3/4 cup chopped celery
3/4 cup chopped green bell pepper (red is fine too or use a combination)
4-6 toes chopped garlic
Uncle William's Signature Seasoning and Dry Rub
Red pepper flakes
1-2 pinches dried oregano or Italian season, optional
In a large stock pot sauté the okra in a little oil for 8-10 minutes, or until it starts to come apart. Separately, sauté the sausage in a little oil until they are well browned, then drain and set aside. Add onions to the okra, remembering to season as you go, sauté for 10 minutes, add the celery and bell pepper and sauté 15 minutes more. Add the garlic and cook 2-3 minutes more. Add the stock and the oyster liquor and bring to a slow simmer. Season the shrimp with Uncle Williams, heat a sauté pan to the smoking point and sear the shrimp for about 30 seconds on a side or until they take on good color. Add the chicken, sausage, and shrimp to the gumbo and simmer for 20 minutes. It is best if you can let the gumbo sit overnight, but if you must serve it immediately bring it to a simmer and add the oysters, stir and serve right away.
Serve with steamed rice, crusty French bread from a local baker or with sweet potato potato salad.
SWEET POTATO SALAD
2 cups diced Mississippi sweet potatoes
1/2 cup chopped red onion
2 strips smoked bacon
2-3 tablespoons best quality mayonnaise
Green onions chopped for garnish
Simmer the sweet potatoes in water until just tender, remove and drain. Fry the bacon crispy, drain and chop. Combine all ingredients, taste and season. Garnish with the green onions. It is best if the salad is refrigerated before serving. Be brave, put a scoop right into a bowl of gumbo.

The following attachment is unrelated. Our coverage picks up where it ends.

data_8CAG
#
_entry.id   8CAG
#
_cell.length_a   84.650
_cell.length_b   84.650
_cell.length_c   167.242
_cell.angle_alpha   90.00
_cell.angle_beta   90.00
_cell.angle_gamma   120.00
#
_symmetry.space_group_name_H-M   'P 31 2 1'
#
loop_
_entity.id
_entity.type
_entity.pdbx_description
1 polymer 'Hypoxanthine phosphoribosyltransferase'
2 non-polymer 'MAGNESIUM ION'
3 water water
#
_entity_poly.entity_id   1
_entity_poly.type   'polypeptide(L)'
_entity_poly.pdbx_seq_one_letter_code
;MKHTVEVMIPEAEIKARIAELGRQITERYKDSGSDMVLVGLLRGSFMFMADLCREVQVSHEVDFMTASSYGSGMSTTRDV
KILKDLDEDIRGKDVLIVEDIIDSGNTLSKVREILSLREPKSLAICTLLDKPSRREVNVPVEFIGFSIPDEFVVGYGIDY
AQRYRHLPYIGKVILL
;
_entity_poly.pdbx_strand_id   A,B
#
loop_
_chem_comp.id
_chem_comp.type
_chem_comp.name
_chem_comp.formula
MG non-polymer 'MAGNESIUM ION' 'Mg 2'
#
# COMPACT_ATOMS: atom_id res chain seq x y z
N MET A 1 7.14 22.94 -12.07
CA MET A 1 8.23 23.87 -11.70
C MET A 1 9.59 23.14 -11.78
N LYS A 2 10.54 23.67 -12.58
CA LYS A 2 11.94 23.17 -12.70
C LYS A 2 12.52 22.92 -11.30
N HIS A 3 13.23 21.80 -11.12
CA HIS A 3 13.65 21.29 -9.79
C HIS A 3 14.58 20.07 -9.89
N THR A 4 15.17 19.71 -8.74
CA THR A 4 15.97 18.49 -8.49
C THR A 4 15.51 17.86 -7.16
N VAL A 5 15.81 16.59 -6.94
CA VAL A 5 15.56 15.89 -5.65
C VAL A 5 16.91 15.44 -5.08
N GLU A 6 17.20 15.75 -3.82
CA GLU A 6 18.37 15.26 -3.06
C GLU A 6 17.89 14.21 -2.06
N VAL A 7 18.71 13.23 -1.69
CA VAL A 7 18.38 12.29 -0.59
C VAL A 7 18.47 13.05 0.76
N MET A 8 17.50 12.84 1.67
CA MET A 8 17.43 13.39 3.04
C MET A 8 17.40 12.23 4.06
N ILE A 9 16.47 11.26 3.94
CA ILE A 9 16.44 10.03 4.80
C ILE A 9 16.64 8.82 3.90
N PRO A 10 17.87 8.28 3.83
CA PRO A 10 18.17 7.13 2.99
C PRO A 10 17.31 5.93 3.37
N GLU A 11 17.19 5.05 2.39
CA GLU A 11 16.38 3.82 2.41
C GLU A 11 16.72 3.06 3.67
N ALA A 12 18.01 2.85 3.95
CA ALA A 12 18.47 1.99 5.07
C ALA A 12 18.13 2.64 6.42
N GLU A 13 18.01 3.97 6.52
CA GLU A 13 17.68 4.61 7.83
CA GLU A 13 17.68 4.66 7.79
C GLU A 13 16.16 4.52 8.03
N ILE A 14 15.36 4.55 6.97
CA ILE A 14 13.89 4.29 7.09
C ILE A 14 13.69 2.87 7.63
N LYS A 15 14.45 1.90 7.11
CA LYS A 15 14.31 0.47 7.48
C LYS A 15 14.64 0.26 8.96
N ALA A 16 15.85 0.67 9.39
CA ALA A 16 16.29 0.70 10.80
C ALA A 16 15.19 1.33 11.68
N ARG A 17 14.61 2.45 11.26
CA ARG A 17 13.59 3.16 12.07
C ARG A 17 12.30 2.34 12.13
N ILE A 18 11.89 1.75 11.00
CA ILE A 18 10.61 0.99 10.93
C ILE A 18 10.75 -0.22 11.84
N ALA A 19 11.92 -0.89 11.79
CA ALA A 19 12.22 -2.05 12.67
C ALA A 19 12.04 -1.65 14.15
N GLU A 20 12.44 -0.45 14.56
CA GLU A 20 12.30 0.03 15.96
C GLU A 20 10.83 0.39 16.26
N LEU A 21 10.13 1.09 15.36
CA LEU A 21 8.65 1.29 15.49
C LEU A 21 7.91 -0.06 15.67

Chicken and Smoked Sausage Gumbo with White Rice
1 tablespoon plus 1/2 cup vegetable oil
1 pound smoked sausage, such as andouille or kielbasa, cut crosswise 1/2-inch thick pieces
4 pounds chicken thighs, skin removed
1 tablespoon Emeril's Essence or Creole seasoning, recipe follows
1 cup all-purpose flour
2 cups chopped onions
1 cup chopped celery
1 cup chopped bell peppers
1 teaspoon salt
1/4 teaspoon cayenne
3 bay leaves
9 cups chicken stock or canned low-sodium chicken broth
1/2 cup chopped green onions
2 tablespoons chopped parsley leaves
1 tablespoon file powder
In a large enameled cast iron Dutch oven or large pot, heat 1 tablespoon of the vegetable oil over medium-high heat. Add the sausage and cook until well browned, about 8 minutes. Remove the sausage with a slotted spoon and drain on paper towels. Set aside.
Season the chicken with the Essence and add in batches to the fat remaining in the pan. Cook over medium-high heat until well browned, 5 to 6 minutes. Remove the chicken from the pan, let cool, and then refrigerate until ready to use.
Combine the remaining 1/2 cup oil and the flour in the same Dutch oven over medium heat. Cook, stirring slowly and constantly for 20 to 25 minutes, to make a dark brown roux, the color of chocolate.
Add the onions, celery, and bell peppers and cook, stirring, until wilted, 4 to 5 minutes. Add the reserved sausage, salt, cayenne, and bay leaves, stir and cook for 2 minutes. Stirring, slowly add the chicken stock, and cook, stirring, until well combined. Bring the mixture to a boil. Reduce the heat to medium-low and cook, uncovered and stirring occasionally, for 1 hour.
Add the reserved chicken to the pot and simmer for 1- 1/2 hours, skimming off any fat that rises to the surface.
Remove the pot from the heat. Using a slotted spoon, remove the chicken thighs from the gumbo and place on a cutting board to cool slightly. Remove and discard the bay leaves. Pull the chicken meat from the bones and shred, discarding the bones and skin. Return the meat to the gumbo and stir in the green onions, parsley, and file powder.
Spoon rice into the bottom of deep bowls or large cups and ladle the gumbo on top. Serve, passing hot sauce on the side.
Serves 6 to 7 cups, 6 to 8 servings.
-- Emeril Lagasse